Christmas Classics PERSON OF THE DAY: Jack Rollins

September 15th, 2013

On this day in 1906, Walter E. “Jack” Rollins was born in Scottdale, Pennsylvania. Better known as Jack Rollins, he is the songwriter credited with co-writing, supposedly with Steve Nelson, the Christmas holiday song Frosty the Snowman that is part of AMERICAN CHRISTMAS CLASSICS. That success came in 1950, just a year after Rollins, and supposedly Nelson again, collaborated on the popular Easter song Here Comes Peter Cottontail.

Rollins also co-wrote the song Smokey the Bear in 1952 after a wildfire swept across the Capitan Mountains in New Mexico, during the course of which firefighters noticed a lone bear cub climbing up a charred tree to escape being further burnt from the flames. The cub was rescued from his perch and given immediate veterinary care and ultimately was sent to the National Zoo in Washington. The story about the bear cub and its rescue lead to a national public service campaign to prevent forest fires with Smokey the Bear serving as mascot.

Rollins achieved a fair level of success with his children’s holiday songs, especially with the Gene Autry recording of Frosty the Snowman that sold over a million records. Rollins also co-wrote others songs for such country singers as George Jones and Eddie Arnold.  Success, however, seemed to have come late in his career, one dotted with menial jobs. In 1940 he worked for a bakery. Eight years later he was a baggage clerk for Penn Station in New York. It was at that time when the 44 year old baggage clerk found the time to pen Frosty the Snowman and a number of other songs, and practically every night Rollins used to ask Frank (Zeb) Martello, the host of WOR mutual radio, to play them.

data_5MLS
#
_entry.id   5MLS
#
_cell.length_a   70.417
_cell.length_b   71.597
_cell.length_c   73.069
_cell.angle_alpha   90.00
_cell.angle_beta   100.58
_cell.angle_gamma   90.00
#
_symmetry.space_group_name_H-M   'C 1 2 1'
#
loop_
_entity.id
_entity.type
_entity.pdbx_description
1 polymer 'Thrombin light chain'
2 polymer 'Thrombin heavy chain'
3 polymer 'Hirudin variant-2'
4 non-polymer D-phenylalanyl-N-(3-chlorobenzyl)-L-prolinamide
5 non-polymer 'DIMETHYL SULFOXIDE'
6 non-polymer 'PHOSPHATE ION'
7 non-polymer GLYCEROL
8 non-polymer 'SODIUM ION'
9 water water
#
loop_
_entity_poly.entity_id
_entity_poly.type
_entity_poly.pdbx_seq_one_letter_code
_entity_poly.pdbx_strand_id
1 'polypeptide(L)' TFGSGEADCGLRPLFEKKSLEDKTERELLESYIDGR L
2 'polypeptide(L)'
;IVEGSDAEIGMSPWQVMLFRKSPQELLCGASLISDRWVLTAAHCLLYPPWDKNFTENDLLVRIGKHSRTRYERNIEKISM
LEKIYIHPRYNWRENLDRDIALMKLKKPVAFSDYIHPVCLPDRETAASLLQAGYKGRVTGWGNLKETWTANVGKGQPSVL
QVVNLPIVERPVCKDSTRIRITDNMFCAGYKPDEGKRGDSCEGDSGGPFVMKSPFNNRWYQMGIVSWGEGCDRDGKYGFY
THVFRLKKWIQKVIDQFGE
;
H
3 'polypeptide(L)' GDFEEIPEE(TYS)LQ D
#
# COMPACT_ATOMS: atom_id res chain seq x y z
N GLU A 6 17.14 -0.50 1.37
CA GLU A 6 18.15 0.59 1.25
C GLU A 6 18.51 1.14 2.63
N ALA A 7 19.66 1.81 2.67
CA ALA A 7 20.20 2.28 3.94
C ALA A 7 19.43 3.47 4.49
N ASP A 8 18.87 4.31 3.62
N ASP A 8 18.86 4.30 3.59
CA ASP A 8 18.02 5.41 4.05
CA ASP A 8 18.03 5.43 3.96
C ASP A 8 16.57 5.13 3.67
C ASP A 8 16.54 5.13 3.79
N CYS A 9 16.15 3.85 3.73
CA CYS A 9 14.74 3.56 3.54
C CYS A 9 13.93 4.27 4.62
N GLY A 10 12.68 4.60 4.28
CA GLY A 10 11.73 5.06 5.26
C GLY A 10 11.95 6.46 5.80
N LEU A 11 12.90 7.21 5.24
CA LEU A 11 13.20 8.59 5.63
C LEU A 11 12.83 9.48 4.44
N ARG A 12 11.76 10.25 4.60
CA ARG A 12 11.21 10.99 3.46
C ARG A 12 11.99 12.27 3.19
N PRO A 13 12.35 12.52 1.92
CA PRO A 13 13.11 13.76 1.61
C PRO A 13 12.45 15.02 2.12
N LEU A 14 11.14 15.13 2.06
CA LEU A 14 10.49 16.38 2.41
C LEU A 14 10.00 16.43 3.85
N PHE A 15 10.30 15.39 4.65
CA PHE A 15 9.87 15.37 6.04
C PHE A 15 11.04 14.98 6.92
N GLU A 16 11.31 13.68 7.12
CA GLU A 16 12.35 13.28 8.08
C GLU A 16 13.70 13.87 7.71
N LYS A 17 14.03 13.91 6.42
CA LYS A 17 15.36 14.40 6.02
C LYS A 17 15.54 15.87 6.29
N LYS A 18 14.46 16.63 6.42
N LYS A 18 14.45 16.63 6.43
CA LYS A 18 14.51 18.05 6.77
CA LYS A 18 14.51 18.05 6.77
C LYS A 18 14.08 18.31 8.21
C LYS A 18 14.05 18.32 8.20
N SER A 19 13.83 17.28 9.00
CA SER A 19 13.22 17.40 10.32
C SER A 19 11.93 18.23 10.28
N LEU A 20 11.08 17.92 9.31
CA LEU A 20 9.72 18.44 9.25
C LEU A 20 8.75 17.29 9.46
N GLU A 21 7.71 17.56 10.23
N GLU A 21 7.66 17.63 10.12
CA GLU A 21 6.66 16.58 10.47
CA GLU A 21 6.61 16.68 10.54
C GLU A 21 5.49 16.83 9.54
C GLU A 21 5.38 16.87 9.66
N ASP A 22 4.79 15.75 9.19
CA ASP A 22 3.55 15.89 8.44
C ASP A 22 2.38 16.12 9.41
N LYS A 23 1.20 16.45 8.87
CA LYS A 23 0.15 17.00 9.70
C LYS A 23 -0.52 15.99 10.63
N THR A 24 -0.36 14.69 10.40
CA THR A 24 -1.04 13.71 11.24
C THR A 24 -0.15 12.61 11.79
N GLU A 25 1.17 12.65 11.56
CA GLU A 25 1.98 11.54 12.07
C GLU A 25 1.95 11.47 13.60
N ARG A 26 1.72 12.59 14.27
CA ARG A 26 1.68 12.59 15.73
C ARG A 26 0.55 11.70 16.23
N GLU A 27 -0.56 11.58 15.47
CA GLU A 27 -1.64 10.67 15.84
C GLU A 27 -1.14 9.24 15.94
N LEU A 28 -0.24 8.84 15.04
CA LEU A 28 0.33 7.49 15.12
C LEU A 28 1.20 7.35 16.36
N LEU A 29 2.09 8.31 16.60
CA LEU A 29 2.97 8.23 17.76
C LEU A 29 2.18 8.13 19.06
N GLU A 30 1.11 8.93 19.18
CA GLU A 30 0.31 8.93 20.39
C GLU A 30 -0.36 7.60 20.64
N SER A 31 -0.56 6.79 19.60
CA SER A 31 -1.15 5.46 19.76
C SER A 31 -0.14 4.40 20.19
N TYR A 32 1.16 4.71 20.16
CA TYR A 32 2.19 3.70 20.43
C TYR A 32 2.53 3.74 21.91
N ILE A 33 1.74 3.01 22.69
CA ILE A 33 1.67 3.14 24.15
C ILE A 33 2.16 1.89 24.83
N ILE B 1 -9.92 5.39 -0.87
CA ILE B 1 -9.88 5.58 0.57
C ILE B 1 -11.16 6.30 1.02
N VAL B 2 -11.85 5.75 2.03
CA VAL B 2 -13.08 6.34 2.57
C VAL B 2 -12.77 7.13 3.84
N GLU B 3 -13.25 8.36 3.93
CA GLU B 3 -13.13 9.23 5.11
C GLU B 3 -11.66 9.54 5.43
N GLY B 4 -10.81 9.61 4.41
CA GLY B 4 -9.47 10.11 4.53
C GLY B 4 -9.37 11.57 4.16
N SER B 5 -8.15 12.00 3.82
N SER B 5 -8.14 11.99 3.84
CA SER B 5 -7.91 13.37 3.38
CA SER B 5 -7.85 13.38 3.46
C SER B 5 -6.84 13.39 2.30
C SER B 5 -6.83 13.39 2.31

According to a letter from a Martello family member, Rollins and the radio host became friends and together they may have written five songs, including Rollins’ two most popular holiday songs Frosty the Snowman and Peter Cottontail. But Rollins asked Martello to take his name off the songs because some other well-known people, including “a guy by the name of Steve Nelson, for one, wanted his name on the songs before he would promote them.

After the two songs became big hits, Martello was asked by his wife why he had removed his name from the two songs, insisting that he was always being the nice guy. Martello replied “Jack has a lot of talent, he deserves a break.” When asked if he ever regretted doing that, Martello said, not really, but I guess mom could have used the money.”

Jack Rollins died in Cincinnati on January 1, 1973. The kind-hearted Zeb Martello on hearing the sad news was quoted to have said, “God Bless Jack, but I still have a lot to be thankful for.”

Jack Rollins

Jack Rollins